With David Marshak
Explore the concept of elderhood and consider its implications for us. Michael Meade makes the distinction between "olders" and elders. "Olders" retire, withdraw, focus on themselves. Elders understand that there are gifts in their life experience that they can bestow on their community and that the rewards of giving these gifts are profound. For people who are 65, there is an expectation of another 20-30 years of life. What calls to you for your life in these years? Our parents' generation "retired" because they could afford it -- and because they had no modeling from their own parents' generation for what else to do with the years after their primary work lives had ended. Retirement often meant a withdrawal from the larger community. Many Boomers have no desire to "retire," that is, to withdraw from an engaged life in the community where the already live or to move away to Florida or Arizona. Michael Meade makes the distinction between "olders" and elders. "Olders" retire, withdraw, focus on themselves. For people who are 65, there is an expectation of another 20-30 years of life. What calls to you for your life in these years? This course will drawn on the publications of Marie de Hennezel, Richard J. Leider and David A. Shapiro, Michael Meade, and Theodore Roszak.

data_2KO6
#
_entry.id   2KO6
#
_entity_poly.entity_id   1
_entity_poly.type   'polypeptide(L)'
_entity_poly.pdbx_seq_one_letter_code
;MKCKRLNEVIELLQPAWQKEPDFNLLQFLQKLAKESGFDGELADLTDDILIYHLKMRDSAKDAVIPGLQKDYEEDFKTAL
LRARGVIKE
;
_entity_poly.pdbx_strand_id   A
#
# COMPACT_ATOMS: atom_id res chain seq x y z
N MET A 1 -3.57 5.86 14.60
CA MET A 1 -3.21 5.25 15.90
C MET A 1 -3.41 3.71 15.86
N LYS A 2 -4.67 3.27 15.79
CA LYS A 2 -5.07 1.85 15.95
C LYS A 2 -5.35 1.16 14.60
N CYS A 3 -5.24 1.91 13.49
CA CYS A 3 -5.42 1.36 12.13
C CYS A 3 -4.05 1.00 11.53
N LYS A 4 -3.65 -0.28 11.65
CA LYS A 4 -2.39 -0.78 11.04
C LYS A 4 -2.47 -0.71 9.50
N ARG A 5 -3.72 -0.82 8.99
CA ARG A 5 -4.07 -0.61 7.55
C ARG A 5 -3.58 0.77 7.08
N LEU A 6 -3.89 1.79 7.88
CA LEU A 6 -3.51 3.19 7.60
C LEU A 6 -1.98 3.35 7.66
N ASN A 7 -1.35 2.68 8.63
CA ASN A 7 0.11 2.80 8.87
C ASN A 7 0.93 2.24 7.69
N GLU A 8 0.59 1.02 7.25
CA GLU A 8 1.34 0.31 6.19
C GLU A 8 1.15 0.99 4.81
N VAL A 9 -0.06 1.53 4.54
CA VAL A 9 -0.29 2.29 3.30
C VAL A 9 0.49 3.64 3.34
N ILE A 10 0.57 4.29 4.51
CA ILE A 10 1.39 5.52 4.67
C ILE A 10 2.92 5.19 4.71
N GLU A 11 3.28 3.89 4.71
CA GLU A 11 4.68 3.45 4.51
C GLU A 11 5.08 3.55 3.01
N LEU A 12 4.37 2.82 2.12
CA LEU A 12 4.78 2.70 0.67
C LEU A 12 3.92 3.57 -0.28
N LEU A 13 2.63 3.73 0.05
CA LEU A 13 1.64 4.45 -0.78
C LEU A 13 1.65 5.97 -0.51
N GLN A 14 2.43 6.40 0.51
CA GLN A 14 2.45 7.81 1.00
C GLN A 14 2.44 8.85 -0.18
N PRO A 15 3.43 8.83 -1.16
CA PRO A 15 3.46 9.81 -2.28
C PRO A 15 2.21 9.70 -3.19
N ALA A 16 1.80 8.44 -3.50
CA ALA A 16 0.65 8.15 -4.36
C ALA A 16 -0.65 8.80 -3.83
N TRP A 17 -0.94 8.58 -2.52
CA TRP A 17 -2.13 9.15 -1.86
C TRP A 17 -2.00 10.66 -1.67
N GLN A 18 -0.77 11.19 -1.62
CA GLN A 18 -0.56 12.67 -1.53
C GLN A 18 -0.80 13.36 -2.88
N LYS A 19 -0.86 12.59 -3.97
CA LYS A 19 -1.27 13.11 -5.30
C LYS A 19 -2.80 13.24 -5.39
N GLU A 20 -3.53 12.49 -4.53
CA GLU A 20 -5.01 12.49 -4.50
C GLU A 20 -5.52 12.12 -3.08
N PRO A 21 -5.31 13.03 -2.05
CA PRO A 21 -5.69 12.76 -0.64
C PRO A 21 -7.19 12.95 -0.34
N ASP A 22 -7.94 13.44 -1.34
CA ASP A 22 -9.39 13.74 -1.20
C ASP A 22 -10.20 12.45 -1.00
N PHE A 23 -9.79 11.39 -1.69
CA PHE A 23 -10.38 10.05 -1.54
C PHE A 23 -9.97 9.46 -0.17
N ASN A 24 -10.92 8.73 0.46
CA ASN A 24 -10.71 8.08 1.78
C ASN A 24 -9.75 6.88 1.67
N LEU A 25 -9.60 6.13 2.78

Wed., Oct. 16-30 • 10:30 a.m.-12:30 p.m.
Humboldt Bay Aquatic Center (HBAC)
$60 • Class #: 43890
David Marshak was the Founding President of the Graduate Institute for Transformative Learning (formerly the SelfDesign Graduate Institute). He taught at Seattle University for many years. David is the author of six books, including Evolutionary Parenting and Kids Need the Same Teacher for More than One Year.